Strategic thinking by yourself is nice—but oftentimes, your goals can't be accomplished alone. You need buy in and support from your boss, team members, and employees. Here's how to cultivate that.
- Strategic thinking by yourself is nice, but oftentimes your goals can't be accomplished alone. You need buy-in and support from your boss, your colleagues and your employees. Here are three ways to cultivate that. First, if you're developing a strategy, do not unveil it at the strategy meeting. That might sound counterintuitive, but the savviest professionals understand that meetings in which strategies are presented are actually ratification meetings. The real work takes place beforehand, systematically briefing key people to get their input and feedback, and addressing any concerns they might have up front.
You absolutely do not want to share your lovingly crafted strategy for the first time and have it torpedoed because your boss has a knee-jerk reaction against it, or some key player misinterprets an aspect of it and goes ballistic, or because someone springs a question on you that you hadn't thought through. Save yourself that self-destructive agony and engage in a campaign of premeetings with anyone whose blessing you need to make something work and bring them into the process.
That makes it far more likely they'll be favorable toward it, or at least, less unhappy. It's also important when you're mapping out your strategy to identify objections that people are likely to have and create detailed responses. If you set aside time to brainstorm, you can probably come up with 90% of the objections people are going to throw at you. There's no excuse for being unprepared. For instance, let's say you want to launch a new product. You estimate it'll bring in 10 million dollars the first year, great. But you can easily imagine a skeptic might question at how you arrived at that number, so you want to have a detailed explanation ready, showing not just how you arrived at the number, but why your figures are actually on the conservative side.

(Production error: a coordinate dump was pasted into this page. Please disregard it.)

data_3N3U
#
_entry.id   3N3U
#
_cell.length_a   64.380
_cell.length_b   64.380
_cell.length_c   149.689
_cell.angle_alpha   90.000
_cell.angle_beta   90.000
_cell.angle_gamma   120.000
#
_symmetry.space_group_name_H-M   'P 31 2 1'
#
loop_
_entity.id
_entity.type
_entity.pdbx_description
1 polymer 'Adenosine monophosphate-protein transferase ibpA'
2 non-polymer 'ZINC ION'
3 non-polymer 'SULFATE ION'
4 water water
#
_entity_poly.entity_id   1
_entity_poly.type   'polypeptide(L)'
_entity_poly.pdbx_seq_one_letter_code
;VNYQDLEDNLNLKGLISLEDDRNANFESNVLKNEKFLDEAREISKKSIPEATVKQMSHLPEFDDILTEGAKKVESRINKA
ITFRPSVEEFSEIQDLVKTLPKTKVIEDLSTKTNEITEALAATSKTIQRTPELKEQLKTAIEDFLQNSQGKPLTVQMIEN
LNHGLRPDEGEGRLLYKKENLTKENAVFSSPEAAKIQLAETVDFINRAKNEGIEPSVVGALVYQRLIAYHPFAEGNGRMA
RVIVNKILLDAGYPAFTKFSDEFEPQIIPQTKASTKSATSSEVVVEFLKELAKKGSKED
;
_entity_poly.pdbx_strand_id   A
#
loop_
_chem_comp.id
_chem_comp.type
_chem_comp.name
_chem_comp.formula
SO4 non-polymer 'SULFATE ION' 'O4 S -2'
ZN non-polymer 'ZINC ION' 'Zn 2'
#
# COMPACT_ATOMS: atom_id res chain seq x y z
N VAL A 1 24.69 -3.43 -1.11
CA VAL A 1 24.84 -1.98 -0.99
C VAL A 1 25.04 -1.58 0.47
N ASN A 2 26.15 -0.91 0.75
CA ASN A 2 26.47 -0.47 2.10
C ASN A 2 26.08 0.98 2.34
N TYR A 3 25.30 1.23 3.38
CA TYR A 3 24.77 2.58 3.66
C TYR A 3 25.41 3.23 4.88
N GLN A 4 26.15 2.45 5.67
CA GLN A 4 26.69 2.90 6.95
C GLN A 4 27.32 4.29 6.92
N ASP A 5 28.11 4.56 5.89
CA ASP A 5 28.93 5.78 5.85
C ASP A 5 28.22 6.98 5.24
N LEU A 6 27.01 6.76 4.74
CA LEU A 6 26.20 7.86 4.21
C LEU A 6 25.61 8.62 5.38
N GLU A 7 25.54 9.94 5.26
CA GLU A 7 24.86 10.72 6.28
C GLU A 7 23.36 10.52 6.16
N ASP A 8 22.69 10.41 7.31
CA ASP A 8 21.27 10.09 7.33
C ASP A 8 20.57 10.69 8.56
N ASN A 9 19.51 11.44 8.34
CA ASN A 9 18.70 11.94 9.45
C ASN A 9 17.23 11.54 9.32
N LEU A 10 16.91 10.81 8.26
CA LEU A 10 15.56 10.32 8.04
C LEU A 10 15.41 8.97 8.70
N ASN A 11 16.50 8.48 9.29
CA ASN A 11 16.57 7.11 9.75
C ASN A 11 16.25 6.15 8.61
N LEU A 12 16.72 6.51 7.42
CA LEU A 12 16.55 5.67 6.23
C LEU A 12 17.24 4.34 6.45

You'll also want to prepare to face objectors, meaning, individuals who feel particularly threatened by your proposal. For instance, if you're suggesting that marketing should take over a function that sales has always held, there's probably going to be some blowback over the perceived loss of control. But if you're aware that's coming your way, perhaps you can make other concessions that would soften the blow or somehow make the arrangement more palatable. You may never win them over completely if you're stepping on their turf, but if you can at least turn the volume down from nuclear to dissatisfied, that's a win.
Finally, you'll want to put in place a system to maintain accountability with your team. At a basic level, that might look like sending around an email after every meeting with a recap of what was agreed on and who's doing what. At a macro level, it means reiterating frequently what your timeline is, what the markers are on the path to that timeline and ensuring there is no slippage along the way. The goal of strategic thinking isn't really thinking, it's accomplishing your strategy, and to do that effectively, almost always, you'll need to bring your team on board.
- Embracing the strategic mindset
- Making time
- Learning from the past
- Getting details right
- Strategic thinking with a team
- Measuring success